Month: February 2010
Great! This blog post is written especially for you!
Be aware: The fact that you are about to manage a web site really changes a lot in your product strategy and the management processes that you know from “offline” products. I have prepared a crash course for you – defining terms and phrases that you will need to understand as part of your web product management role:
CPC, PPC etc.
Due to the fact that there are many different kinds of business models that exist in the web world, a lot of abbreviations have become very common (I am not really sure if that is a good thing…), particularly when it comes to advertising!
Most common is PPC (Pay per Click) which describes a model where the advertiser is charged only when a user clicks on their ad. Google Adwords is the most well known example of this. The payment amount or CPC (Cost per Click) defines the price paid by the advertiser for each click.
Even if your business model will not be advertising-based, the day will come that you either want to advertise your product on other sites or that you want to implement some advertising model on your site. You will need to understand the common models to avoid (expensive) mistakes.
A website has to be up and running all the time, and there can be numerous backend servers and database needed to do this. You’ll need to schedule regular maintenance time to handle patches and upgrades. But, if you encounter a large bug on your production site or the site is not working at all, you might need to interrupt the usual release cycle and schedule an emergency deploy to fix urgent problems. In the worst case you will have to adjust the timings of your product plan because of these events.
In “offline” product management you basically have to think about how to create a great user experience. In web product management you have to think about search engines, too. Unfortunately users and crawler bots don´t always have the same needs which makes SEO (search engine optimization) quite interesting. SEO is the process of improving traffic to your site from search engines.
Important: Do not get the idea that you can completely outsource this! The majority of modern internet business models are based on good SEO, and your product planning will be affected by SEO requirements right from the start!
Private Beta / Public Beta
That is possibly one of the biggest luxuries that you will have as a web product manager. You can launch your product while it is still in beta-state. You just put a “beta” label beside your logo and a feedback-button somewhere prominently on your page and see what happens – this is called “public beta”. If that is too crazy for you then you can password-protect your site and only share it with selected users – that is a “private beta”.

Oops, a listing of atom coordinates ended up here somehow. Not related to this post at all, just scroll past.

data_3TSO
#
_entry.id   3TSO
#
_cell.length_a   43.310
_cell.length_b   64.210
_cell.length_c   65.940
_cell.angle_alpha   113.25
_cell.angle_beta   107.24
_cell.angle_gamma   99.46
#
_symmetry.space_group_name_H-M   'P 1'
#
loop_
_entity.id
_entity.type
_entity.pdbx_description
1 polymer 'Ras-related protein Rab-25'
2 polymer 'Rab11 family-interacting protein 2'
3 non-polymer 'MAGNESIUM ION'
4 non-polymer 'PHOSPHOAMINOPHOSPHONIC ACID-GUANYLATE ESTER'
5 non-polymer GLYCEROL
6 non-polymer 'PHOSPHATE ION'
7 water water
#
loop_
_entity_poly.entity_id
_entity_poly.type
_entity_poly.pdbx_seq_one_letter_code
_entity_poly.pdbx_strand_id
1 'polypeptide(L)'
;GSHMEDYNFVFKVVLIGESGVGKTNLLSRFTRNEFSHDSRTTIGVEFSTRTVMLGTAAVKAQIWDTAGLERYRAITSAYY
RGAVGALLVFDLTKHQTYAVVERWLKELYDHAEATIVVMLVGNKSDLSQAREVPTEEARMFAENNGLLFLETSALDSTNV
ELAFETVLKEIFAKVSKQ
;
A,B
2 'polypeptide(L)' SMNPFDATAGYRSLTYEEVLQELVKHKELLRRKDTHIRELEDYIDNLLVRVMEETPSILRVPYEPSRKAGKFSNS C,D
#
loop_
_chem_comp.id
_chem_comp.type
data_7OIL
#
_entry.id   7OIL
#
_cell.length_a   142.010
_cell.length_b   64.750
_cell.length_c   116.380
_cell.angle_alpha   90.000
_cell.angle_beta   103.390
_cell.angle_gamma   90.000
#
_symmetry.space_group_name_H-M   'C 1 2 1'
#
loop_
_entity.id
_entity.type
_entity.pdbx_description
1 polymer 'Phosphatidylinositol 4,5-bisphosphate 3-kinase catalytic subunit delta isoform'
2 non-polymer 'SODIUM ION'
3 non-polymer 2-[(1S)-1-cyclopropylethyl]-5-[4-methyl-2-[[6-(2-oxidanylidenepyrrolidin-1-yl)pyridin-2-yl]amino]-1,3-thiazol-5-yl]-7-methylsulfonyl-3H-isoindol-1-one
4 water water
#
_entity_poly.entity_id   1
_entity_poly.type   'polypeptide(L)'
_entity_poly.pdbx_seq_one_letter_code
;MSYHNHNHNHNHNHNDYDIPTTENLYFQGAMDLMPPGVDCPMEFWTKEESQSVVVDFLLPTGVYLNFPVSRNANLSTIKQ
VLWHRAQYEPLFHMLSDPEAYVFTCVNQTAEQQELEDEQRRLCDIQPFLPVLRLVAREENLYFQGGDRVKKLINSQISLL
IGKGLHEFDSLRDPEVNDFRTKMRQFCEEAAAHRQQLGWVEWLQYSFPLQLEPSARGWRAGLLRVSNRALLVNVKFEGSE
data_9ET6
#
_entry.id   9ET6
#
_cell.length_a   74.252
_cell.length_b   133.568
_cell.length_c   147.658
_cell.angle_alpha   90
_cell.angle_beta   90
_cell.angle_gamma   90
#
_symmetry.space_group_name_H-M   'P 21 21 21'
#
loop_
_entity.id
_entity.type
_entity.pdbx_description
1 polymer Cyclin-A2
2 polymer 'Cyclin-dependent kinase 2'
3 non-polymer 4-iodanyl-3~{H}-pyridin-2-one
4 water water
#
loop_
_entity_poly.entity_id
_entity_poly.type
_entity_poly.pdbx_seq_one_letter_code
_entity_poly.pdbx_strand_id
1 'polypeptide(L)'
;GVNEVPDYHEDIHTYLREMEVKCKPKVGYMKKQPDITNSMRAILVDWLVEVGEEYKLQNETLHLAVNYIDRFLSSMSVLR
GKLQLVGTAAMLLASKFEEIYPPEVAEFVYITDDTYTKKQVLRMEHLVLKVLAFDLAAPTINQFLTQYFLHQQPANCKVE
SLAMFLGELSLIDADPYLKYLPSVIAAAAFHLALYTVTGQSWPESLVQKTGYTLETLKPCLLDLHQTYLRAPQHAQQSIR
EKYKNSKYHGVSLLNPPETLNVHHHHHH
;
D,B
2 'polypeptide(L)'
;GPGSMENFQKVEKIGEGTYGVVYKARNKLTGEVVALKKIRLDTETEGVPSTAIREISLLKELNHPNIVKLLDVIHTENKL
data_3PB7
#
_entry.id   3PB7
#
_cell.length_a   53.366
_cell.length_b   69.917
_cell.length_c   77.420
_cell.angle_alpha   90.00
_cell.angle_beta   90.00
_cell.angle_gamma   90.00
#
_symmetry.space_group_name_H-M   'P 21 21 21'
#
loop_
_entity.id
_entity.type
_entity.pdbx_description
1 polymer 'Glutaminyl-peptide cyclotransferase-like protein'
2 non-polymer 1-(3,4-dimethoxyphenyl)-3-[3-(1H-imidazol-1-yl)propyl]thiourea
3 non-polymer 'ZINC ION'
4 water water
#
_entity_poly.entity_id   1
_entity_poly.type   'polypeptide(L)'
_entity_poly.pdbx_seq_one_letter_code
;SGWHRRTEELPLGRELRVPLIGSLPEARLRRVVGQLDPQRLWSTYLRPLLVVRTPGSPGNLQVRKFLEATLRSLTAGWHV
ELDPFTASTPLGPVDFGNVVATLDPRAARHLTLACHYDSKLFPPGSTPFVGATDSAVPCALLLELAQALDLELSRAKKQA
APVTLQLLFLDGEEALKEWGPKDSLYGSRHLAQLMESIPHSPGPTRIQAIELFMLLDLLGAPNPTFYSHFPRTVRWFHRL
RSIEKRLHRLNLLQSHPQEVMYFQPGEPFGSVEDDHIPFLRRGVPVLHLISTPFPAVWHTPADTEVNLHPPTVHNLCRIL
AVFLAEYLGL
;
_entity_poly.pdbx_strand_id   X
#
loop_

Very important: Get the idea out of your head that your product needs to be perfect before you can launch it! There are many minimalistic and half-backed products out there that are pretty successful. Early release beats perfectionism and the minimum viable product beats the over-featured product. Remember the early days of Twitter?
Well this has nothing to do with food! In the web a cookie is just a piece of data that will be saved at the client computer. A bunch of very common features rely on cookies such as online-shopping or login-sessions etc. It’s important for you to know that features that rely on cookies can be very painful to test because the features can behave differently depending on the client´s configuration of browsers etc.
“See you at 2 am!”
Well, in theory you can release a new version of your web product at any time you want. But maybe you don´t want to risk downtime during the peak periods of the website. So for bigger releases and maintenance operations, the early morning might be the only time-frame of the day with low traffic …and you and your team are working hard while everybody else is sleeping! If your website has a huge amount of traffic you might even consider to launch at the weekends, because usually the traffic is lower during those times.
Creating a useful user interface for websites is a hard job. In the offline world you “only” have to think about which operating system and screen resolutions your target customers have. In the web you also have to worry about different browser versions, browser security & privacy settings, pop-up blockers etc. It is almost impossible to create a complex website that will work with all browsers.
My recommendation: Focus on the most popular browsers and be minimalistic with the product features. The best way to figure out which browser your web product needs to support is to take a look in your web analytics. The diversity of browsers can vary significantly depending on the target group or target-country of your website. At minimum, your site should support Firefox, Internet Explorer (even the old IE 6 is still a common browser) and Chrome.
You will have lots of information about the users of your product – for free! Google Analytics is the most common free web analytics tool that will provide interesting information about your users. For example: number of visits, pageviews, average time on page, country, browser version, screen resolution, bounce rate, top landing pages and much more. Get familiar with these analytics tools and identify the strong and weak points of your product!
Even in the age of high-speed internet connections you need to have a fast website! Not only do users like fast websites, search engines love them as well! Listen to what Matt Cutts from Google says about this:
I hope this crash course will be helpful for you to kick-start your web product manager career!
Here’s a short survey to help understand what is good, bad and ugly about Product Management and Product Marketing.
|Click this link and fill out the survey.|
It should only take about 5 minutes.
I’ll summarize and share the results next week once enough survey responses are received. And don’t worry, the survey is completely anonymous.
NOTE: While my focus is on Product Management and Marketing, if you are a reader of this blog, feel free to fill out the survey as well. I’d love to hear about your role.
Back in December, I wrote about a terrible experience trying to buy a washer and dryer on sale on the FutureShop website.
Although the purchase experience was bad, the company did deliver the two units to my house 6 days later, as promised. When the delivery men brought the units into my house, I thought my troubles were over. Little did I know….
The following is an extreme summary of the events that occurred AFTER the units were delivered to my house. I sent a 5 page letter detailing the entire fiasco to FutureShop including all the badge numbers of the people I spoke with, in hopes that they would do something about the problem. To this date, there are still some issues outstanding.
Keep in mind, all I wanted was an exchange on the washer that I had purchased. Nothing else.
Dec. 30, 2009 – Washer and dryer units delivered to my house. Units sat in my foyer untouched until we sold our old washer/dryer units
Jan 10, 2010 – Old washer/dryer units picked up by buyer. Fully unpacked new washer and noticed washing drum was not secure and unit had a lot of water in it. Not what I would expect in a supposedly new washer. See video below.